Ruling

17018-17 Various v sundayexpress.co.uk

    • Date complaint received

      14th September 2017

    • Outcome

      No breach - after investigation

    • Code provisions

      1 Accuracy

Decision of the Complaints Committee 17018-17 Various v Sundayexpress.co.uk

Summary of Complaint

1. The Independent Press Standards Organisation received various complaints that sundayexpress.co.uk breached Clause 1 (Accuracy) of the Editors’ Code of Practice in an article headlined “F**k the rich! What Jeremy Corbyn really thinks of high-rate taxpayers”, published on 9 July 2017.

2. The article reported that in 1997 Jeremy Corbyn had told a crowd of young protestors “we have to address the problems of society by redistributing wealth. F**k the rich!” at a rally against cuts to university grants. The article stated that the Labour party had not responded to the publication’s request for comment on this issue, but did include a statement made by the Labour party in 2015, stating that Mr Corbyn “just doesn’t swear… The only ‘f’ with Jeremy is fairness.”

3. IPSO received around 60 complaints about the article, all of which related to the same alleged inaccuracy. Complainants said that the article had misquoted Jeremy Corbyn, who had said “tax the rich,” not “fuck the rich” at the student rally in 1997. Complainants said that Jeremy Corbyn’s address had been inaccurately reported by another publication in 1997, which had published a correction making clear that Mr Corbyn had in fact stated “tax the rich.”

4. The publication said that the article was based on a newspaper article reporting on the rally in 1997. The article had reported that Jeremy Corbyn had told students to “fuck the rich” during his address at Hyde Park. The publication had put the full allegation to the Labour press office prior to publication, but they had not responded. Once the publication was made aware that the original article may have been subject to a correction, the article was removed. The publication contacted the original publication and once it was confirmed that the original article had been subject to a correction, the publication posted the following correction on the 1 August 2017 on the express.co.uk website for 24 hours before archiving it in the normal way:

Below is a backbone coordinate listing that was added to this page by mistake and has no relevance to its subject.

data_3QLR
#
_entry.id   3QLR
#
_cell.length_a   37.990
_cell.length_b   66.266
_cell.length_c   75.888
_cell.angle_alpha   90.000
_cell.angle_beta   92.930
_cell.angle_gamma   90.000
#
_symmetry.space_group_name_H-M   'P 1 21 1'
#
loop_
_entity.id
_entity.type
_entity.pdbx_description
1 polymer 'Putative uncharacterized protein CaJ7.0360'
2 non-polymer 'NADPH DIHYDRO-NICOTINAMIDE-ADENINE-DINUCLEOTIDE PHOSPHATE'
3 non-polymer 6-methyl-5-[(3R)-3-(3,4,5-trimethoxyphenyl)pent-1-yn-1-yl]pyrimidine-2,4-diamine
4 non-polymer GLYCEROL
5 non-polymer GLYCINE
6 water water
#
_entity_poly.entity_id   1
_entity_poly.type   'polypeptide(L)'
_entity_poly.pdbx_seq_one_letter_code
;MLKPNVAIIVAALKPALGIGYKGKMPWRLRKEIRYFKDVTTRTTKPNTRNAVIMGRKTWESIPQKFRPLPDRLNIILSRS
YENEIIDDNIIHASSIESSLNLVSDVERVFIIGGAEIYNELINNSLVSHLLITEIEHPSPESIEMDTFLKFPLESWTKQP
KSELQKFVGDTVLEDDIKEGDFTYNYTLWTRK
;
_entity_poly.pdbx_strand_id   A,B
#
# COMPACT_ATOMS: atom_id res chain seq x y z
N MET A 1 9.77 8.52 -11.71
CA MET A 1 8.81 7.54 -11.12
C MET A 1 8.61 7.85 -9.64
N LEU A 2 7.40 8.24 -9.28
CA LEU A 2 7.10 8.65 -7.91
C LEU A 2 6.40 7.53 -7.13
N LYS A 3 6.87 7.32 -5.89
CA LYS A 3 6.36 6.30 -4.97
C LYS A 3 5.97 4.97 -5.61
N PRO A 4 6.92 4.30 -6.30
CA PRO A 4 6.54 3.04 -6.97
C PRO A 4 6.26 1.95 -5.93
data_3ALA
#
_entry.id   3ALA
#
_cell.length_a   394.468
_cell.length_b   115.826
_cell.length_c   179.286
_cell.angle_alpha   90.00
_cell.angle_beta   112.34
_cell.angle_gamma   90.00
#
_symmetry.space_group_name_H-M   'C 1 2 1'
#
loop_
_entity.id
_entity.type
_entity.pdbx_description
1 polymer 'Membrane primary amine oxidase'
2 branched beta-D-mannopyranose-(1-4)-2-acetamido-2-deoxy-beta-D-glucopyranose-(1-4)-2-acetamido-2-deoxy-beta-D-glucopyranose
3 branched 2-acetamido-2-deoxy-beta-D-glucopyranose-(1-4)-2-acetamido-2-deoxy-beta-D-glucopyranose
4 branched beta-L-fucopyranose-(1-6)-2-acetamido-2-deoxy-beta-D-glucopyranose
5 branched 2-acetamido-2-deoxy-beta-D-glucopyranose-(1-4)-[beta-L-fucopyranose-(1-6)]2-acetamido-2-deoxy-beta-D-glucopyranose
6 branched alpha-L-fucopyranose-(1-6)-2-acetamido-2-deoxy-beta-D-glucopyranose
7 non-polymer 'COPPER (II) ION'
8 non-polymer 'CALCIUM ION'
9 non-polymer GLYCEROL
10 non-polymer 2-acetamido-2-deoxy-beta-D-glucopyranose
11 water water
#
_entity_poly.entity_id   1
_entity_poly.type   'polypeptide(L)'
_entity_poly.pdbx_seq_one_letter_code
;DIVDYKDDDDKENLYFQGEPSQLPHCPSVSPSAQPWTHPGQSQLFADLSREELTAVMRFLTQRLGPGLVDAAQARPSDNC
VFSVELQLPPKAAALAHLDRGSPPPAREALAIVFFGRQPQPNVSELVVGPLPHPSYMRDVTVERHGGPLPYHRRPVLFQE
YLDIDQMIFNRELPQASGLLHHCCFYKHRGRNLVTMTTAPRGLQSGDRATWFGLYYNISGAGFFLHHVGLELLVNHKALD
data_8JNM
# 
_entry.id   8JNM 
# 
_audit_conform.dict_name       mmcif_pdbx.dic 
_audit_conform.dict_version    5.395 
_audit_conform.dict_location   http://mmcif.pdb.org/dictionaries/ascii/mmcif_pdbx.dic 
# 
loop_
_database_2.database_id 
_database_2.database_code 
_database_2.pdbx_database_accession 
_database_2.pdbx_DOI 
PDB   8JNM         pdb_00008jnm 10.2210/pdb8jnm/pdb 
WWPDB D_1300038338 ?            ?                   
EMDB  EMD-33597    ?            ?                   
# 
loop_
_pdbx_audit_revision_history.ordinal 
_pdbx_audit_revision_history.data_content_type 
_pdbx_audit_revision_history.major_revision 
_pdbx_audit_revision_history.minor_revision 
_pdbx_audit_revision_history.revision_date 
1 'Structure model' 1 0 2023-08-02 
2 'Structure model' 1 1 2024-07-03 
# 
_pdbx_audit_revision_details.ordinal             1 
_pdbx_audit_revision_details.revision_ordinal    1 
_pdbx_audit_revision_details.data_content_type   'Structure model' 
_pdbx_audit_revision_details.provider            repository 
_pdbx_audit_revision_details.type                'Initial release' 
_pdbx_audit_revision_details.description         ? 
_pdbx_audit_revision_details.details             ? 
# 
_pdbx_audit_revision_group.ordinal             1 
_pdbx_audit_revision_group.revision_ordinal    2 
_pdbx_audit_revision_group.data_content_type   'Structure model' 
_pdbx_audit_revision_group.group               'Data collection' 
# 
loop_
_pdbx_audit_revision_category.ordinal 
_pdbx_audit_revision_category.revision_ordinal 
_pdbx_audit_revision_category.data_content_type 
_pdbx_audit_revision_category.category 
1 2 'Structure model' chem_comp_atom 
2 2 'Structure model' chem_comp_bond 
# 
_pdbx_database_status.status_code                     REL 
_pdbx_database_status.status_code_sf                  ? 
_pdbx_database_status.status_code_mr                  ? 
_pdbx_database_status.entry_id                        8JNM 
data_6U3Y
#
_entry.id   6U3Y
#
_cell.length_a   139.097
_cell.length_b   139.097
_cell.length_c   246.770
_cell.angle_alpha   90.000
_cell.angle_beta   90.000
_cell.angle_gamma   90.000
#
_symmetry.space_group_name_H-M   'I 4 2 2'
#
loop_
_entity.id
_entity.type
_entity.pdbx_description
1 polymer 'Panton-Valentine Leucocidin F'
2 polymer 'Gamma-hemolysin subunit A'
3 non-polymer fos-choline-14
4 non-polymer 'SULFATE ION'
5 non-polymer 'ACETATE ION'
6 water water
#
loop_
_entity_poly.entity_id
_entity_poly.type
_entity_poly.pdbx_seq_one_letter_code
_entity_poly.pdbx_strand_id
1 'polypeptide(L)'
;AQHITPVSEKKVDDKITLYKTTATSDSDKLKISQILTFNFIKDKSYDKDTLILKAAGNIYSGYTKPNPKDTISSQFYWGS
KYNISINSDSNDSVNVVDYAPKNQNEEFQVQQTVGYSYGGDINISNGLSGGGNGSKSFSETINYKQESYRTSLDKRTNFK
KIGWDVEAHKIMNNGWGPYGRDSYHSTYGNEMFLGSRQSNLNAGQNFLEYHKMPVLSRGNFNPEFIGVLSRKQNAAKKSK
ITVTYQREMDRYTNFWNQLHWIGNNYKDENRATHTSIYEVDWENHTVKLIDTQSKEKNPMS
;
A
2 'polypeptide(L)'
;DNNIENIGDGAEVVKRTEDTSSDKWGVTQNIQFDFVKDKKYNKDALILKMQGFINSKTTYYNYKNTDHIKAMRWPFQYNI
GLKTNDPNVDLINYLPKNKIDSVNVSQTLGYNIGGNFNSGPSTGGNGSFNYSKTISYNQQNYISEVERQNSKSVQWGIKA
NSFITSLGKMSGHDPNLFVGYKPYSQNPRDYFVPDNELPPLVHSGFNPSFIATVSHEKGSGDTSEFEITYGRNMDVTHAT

On 8 July we reported that Jeremy Corbyn had said “Fuck the rich” whilst addressing students at a rally held in London’s Hyde Park in 1997. Our report was based on an article that appeared in the Times newspaper on 27 November 1997. Prior to publication, we contacted the Labour party press office for their comments on the quotes from 1997. We did not receive a response.

Following publication of our article, we were made aware that the Times had published a print correction in December 1997 confirming that Mr Corbyn had been misquoted in its article and he should have been reported as saying “tax the rich”. Our article was therefore removed. We are happy to set the record straight.

Relevant Code provisions

5. Clause 1 (Accuracy)

i) The Press must take care not to publish inaccurate, misleading or distorted information or images, including headlines not supported by the text.

ii) A significant inaccuracy, misleading statement or distortion must be correction, promptly and with due prominence, and –where appropriate- an apology published. In cases involving IPSO, due prominence should be as required by the regulator.

Findings of the Committee

6. The claim that Jeremy Corbyn had said “fuck the rich” in 1997 was based on a contemporary article that reported on the rally, which the publication was entitled to rely on. The Committee accepted that the published correction was not electronically available, and therefore the publication had not been aware at the time of publication that the statement was inaccurate. The publication had taken steps to ensure the accuracy of the information, by contacting the Labour party press office for comment. When it did not receive a response, the publication included a previous denial issued by the Labour party in 2015 when the issue had previously been reported. In these circumstances, there was no failure to take care over the accuracy of the article and therefore no breach of Clause 1 (i).

7. Nevertheless, it is now accepted that Jeremy Corbyn had been misquoted, and had in fact said “tax the rich” during the 1997 rally. Reporting that Mr Corbyn had said “fuck the rich” represented a significant inaccuracy. The article was removed once the publication was made aware that the information may have been inaccurate. Once the original correction was obtained, a standalone correction was published. The correction appeared on the homepage for 24 hours, it addressed the inaccuracy in the article, making the correct position clear and was sufficiently prompt as to avoid a breach of Clause 1 (ii).

Conclusions

8. These complaints were not upheld.

Remedial Action required

9. N/A

Date complaint received: 10/07/2017
Date decision issued: 30/08/2017